DrTB:

The first thing we can do is learn to breathe with our abdomen downstairs. The second thing we can do is learn to control it, slow it down, because we all breathe too rapidly and too shallow. So that’s number one. Number two, about conversations with James. I have to tell you, I first spoke with James. We realized we had a lot to talk about. He lives in California. I live in New York. So what did we do? We met in Paris. It was wonderful. We went down to the catacombs below Paris, where all the skulls were. That’s when we began our conversation in relation to the lack of cranial facial development known today as cranial facial dystrophy. That lack of cranial facial development, which causes breathing and jaw joint issues. In fact, I don’t want to go too far with it, but breathing is King.

DrTB:

Airway is King. If you don’t breathe through your nose properly, you don’t develop that airway. If you breathe through your mouth, you’re not developing that airway. For your audience, learning how to breathe properly and developing some good practices and exercises around breathing. Of course there are hundreds of different exercises involved with yoga. If you want to develop your airway and you want to have the best possible results for breathing exercise, you breathe in through your nose and out through your mouth with resistance. That doesn’t sound right because everything you are taught is you breathe in and out through your nose. But this is an exercise. We have to understand that the body is very complex system. There are three gases involved. So for you folks out there to want to do some investigating, look into the gas nitric oxide, which is created in our sinuses and goes back into our nose. That nitric oxide will kill the COVID virus. Hence breathe through your nose folks. If you breathe through your mouth, that virus will get right into your lungs and into your system. If you breathe through your nose, literally you can kill the COVID virus. I think that’s the most important thing I have to say today.

RuscioResources:

Hi everyone. This is Dr. Ruscio. In case you need help, I wanted to quickly make you aware of what resources are available to you. If you go to drruscio.com/Resources, you will see a few links you can click through for more. Firstly, there is the clinic, which I’m immensely proud of. The fact that we deliver, cost-effective, simple, but highly efficacious, functional medicine. There’s also my book, Healthy Gut, Healthy You, which has been proven to allow those who’ve been unable to improve their health, even after seeing numerous doctors, to be able to help them finally feel better. There’s also our store where there’s a number of products like our Elemental Heal line, our probiotic line, and other gut supportive and health-supportive supplements. We now offer health coaching. So if you’ve read the book or listened to a podcast like this one, or are reading about a product and you need some help with how or when to use, or how to integrate with diet, we now offer health coaching to help you along your way. And then finally, if you are a clinician, there is our clinicians’ newsletter, the Future of Functional Medicine Review. I’m very proud to say, we’ve now had doctors who’ve read that newsletter, find challenging cases in their practices, apply what we teach in the newsletter and be able to help these patients who were otherwise considered challenging cases. Everything for these resources can be accessed through drruscio.com/Resources. Alrighty, back to the show.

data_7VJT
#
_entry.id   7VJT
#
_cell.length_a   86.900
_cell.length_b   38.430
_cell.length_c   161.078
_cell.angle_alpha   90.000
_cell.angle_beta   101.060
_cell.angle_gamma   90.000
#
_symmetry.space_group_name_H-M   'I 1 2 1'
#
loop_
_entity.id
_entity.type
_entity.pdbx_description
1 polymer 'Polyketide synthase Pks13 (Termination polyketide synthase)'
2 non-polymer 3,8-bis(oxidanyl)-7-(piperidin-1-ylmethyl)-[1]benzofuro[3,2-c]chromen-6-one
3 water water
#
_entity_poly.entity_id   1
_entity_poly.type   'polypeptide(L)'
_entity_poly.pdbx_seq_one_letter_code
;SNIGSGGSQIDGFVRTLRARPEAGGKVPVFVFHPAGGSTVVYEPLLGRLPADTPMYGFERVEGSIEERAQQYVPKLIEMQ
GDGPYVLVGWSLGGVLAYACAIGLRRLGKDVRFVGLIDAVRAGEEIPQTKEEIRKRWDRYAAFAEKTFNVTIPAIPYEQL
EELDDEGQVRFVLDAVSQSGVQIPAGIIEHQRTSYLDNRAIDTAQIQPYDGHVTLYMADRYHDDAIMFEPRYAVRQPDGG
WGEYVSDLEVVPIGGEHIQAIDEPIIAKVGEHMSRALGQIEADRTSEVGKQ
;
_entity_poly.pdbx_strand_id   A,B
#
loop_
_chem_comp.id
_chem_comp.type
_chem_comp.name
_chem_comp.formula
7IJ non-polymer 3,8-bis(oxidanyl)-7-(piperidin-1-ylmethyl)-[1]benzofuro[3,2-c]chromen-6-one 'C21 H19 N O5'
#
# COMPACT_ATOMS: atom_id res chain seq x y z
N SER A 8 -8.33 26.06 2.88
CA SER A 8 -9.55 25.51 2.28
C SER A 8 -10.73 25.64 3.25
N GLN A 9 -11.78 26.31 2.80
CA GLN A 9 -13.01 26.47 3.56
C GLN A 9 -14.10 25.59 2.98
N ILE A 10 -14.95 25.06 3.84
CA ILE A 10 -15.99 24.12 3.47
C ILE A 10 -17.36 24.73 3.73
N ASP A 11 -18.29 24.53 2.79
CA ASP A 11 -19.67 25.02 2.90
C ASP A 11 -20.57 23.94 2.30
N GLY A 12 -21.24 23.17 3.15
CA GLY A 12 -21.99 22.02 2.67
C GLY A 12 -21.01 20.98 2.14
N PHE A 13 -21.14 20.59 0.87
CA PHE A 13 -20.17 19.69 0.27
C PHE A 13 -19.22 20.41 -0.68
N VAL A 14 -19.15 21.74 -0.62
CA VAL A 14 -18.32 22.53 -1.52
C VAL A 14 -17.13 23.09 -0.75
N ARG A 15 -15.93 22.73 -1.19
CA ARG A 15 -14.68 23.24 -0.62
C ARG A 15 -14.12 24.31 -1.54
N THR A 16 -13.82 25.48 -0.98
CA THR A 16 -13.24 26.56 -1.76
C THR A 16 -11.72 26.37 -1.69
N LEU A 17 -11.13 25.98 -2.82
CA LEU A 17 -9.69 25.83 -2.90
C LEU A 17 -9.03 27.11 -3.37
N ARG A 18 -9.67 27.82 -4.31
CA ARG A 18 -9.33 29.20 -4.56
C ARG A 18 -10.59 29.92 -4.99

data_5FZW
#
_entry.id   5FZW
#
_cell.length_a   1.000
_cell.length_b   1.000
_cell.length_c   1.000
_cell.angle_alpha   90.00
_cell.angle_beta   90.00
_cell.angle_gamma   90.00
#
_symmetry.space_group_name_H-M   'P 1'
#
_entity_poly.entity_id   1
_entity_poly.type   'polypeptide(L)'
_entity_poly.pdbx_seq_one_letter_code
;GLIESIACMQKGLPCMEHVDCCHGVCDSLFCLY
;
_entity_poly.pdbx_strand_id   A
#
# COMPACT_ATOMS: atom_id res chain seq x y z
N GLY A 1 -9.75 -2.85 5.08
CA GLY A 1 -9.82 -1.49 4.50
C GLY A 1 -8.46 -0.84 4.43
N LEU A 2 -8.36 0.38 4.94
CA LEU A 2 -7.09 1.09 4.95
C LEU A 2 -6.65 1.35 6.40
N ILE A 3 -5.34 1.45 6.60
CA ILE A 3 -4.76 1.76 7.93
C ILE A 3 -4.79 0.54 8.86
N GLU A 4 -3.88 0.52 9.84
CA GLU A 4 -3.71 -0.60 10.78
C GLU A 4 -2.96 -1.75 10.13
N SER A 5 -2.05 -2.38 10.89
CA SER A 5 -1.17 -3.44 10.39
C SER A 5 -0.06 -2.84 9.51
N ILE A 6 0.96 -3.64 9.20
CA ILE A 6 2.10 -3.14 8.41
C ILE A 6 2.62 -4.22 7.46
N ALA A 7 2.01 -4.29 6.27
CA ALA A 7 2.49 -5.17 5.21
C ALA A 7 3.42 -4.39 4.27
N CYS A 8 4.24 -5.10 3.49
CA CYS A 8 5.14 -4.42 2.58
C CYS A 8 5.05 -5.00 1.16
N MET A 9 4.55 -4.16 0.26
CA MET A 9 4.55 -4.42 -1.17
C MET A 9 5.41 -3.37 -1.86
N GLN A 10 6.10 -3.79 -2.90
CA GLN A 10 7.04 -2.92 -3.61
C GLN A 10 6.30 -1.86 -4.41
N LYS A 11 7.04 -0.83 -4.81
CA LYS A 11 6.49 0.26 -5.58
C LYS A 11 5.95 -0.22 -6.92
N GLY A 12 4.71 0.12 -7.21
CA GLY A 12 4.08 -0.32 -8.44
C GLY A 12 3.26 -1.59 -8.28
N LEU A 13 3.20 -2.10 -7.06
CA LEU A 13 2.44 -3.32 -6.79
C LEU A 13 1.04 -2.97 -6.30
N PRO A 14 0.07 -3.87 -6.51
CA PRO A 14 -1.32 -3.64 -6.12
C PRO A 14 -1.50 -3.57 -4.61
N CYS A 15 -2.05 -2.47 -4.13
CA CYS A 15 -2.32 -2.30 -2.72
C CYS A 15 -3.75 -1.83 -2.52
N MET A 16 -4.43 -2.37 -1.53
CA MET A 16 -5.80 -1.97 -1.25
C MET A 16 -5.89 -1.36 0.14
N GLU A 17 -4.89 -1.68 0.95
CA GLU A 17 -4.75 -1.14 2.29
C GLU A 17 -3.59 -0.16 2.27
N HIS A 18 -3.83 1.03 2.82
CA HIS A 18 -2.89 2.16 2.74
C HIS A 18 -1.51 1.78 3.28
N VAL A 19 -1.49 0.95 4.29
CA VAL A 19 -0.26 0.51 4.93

DrMR:

Now coming to something you said earlier, that I wanted to cue in on because this is something that was personally impactful in my life. It’s also something I’m currently kind of grappling with and was actually the impetus behind us having this conversation today. I was working with Dr. Brian Hockel who’s out in Walnut Creek, California, and his practice is pretty fantastic. They’re doing a phenomenal job with pre/post measurement, publication, documentation, but I get the sense his practice is predominantly children. That’s evidenced by the photos on the wall and the fact that I’m the largest person in the waiting room by far. I think there was kind of a therapeutic mismatch where the Crozat that he uses, I have no doubt are effective, but I can’t have a lisp 24 seven for six months.

DrMR:

It’s just not something I can do. Shortly thereafter I read James’s book, came across your name and was excited at the prospect of a device that seemed to be, as you said, for professionals, working professionals, singers, musicians, actors, models, who also have some of those similar limitations. If I was working as an engineer, just in the computer and not sitting and talking to people, maybe I could have done that. But with speaking, being so prominent in what I do it was really hard to have a device that was leading to a lisp. So that’s where finding the right provider, who has a tool kit that’s attuned for your needs, for example treating adults versus children is pretty important. I thought the only option I had was the Crozat.

Devices in the Toolkit

DrMR: